TV adverts by Mondelez and Volkswagen are the first to be banned under new gender stereotyping rules.
The Advertising Standards Authority (ASA) received some 128 complaints about a Mondelez ad for Philadelphia soft cheese which featured two dads leaving a baby on a restaurant buffet conveyor belt while they were distracted by the food.
Viewers said the ad perpetuated a harmful stereotype by suggesting that the men were incapable of caring for children.
Under new rules that came into effect on 14 June, adverts “must not include gender stereotypes that are likely to cause harm, or serious or widespread offence”.
In response to the backlash, Mondelez UK argued that the ad showed a positive image of men with a responsible and active role in childcare in modern society.
The company added that it chose two dads to deliberately avoid the typical stereotype of new mothers with the responsibility of childcare.
Ad clearance agency Clearcast said the dads’ agreement to “let’s not tell mum” was a “commonplace exclamation signifying embarrassment” that could equally be applied in role reversal.
It added that the ad represented a “careless, momentary and harmless distraction”.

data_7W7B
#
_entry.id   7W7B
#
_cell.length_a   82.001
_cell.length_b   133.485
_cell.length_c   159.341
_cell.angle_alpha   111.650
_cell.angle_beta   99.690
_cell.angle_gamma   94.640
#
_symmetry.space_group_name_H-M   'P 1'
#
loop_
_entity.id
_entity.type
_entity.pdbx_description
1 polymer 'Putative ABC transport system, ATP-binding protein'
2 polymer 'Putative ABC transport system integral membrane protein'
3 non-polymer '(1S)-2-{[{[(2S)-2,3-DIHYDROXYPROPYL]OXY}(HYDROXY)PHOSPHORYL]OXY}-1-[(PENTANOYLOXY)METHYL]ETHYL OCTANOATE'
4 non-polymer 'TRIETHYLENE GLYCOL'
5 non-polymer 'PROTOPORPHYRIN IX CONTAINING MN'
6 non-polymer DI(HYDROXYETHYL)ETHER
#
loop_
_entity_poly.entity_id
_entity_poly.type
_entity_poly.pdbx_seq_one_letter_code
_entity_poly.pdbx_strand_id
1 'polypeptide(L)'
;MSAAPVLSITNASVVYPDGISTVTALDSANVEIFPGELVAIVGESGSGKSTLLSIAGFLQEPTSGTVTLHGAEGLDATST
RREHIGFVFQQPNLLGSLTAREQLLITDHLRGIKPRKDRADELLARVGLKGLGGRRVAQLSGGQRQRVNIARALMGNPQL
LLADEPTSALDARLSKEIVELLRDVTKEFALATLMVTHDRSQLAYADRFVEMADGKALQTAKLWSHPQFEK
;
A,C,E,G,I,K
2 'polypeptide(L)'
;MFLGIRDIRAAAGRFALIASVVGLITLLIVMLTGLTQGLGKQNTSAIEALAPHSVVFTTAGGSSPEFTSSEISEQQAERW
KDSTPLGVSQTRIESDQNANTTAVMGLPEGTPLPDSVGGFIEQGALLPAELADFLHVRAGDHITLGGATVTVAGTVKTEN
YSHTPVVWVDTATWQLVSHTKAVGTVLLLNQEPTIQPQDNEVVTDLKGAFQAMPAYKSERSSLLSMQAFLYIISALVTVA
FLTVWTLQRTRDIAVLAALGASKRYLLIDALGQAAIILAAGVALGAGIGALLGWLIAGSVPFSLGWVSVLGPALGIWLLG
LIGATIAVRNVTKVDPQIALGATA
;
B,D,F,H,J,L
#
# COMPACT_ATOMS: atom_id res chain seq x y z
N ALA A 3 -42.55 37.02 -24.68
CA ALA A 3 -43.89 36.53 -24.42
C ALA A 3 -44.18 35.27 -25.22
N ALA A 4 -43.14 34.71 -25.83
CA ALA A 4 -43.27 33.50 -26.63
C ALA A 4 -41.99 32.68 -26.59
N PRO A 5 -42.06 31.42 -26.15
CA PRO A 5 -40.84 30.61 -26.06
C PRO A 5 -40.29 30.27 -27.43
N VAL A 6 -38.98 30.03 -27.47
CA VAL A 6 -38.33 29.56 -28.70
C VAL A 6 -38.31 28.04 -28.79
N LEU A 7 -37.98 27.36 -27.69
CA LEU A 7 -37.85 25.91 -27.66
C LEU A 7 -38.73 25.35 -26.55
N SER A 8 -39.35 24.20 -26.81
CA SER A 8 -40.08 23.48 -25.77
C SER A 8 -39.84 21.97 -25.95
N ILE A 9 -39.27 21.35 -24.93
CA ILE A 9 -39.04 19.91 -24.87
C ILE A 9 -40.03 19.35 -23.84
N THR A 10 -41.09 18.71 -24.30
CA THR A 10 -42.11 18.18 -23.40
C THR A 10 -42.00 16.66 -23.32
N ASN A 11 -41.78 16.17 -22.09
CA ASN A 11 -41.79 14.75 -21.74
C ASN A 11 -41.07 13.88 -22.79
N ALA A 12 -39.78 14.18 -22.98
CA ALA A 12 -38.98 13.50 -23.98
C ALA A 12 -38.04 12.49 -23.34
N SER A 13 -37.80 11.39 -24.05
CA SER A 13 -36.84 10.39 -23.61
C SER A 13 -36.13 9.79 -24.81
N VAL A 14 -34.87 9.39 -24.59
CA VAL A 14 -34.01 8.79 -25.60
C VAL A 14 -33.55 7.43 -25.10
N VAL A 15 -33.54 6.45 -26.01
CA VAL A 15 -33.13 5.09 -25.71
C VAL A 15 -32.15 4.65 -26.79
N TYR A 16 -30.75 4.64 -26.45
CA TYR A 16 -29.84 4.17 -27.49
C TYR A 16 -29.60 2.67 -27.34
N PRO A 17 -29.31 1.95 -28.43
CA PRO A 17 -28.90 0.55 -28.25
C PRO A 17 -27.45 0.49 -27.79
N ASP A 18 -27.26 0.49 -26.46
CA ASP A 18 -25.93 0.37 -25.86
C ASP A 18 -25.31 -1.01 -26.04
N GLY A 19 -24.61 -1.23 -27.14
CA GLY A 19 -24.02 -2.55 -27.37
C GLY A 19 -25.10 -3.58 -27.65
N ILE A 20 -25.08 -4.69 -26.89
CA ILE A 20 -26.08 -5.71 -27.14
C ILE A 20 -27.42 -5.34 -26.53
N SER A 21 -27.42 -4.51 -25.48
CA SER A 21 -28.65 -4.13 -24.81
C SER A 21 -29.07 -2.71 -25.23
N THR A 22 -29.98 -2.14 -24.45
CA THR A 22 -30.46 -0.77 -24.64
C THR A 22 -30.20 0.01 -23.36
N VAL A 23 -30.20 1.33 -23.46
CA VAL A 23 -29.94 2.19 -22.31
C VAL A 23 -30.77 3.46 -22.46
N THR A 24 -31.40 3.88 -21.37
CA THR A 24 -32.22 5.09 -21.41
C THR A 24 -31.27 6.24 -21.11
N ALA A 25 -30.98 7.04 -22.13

The ASA said the ad was intended to be light-hearted and comical but portrayed the men as “somewhat hapless and inattentive, which resulted in them being unable to care for the children effectively”.
Three people complained about an ad for the Volkswagen eGolf car which they claimed showed men engaged in adventurous activities in contrast to a woman in a care-giving role.
The ad featured sleeping woman and a man in a tent on a sheer cliff face, two male astronauts floating in a space ship and a male para-athlete with a prosthetic leg doing the long jump before a final scene showed a woman sitting on a bench next to a pram.
Volkswagen UK said that the ad made no suggestion that care-giving was uniquely associated with women, and the fact the woman was calm and reading could be seen as going against the stereotypical depiction of harassed or anxious parents in advertising.
The ASA said it concluded that the ad presented gender stereotypes in a way that was likely to cause harm and therefore breached the Code.
Geraldine Ingham, head of marketing for Volkswagen UK, said: “As both a leader within this business and as a mother, I do not believe that the roles of the women in this advertisement are in any way portrayed negatively.
“Just like the men, they are shown taking part in challenging situations, such as in a tent perched on a mountainside and in a spacecraft, while another is shown to be embarking on what is surely life’s greatest and most valuable role – raising another human being.”
A Mondelez spokeswoman said: “We are extremely disappointed with the ASA decision. We take our advertising responsibility very seriously and work with a range of partners to make sure our marketing meets and complies with all UK regulation.”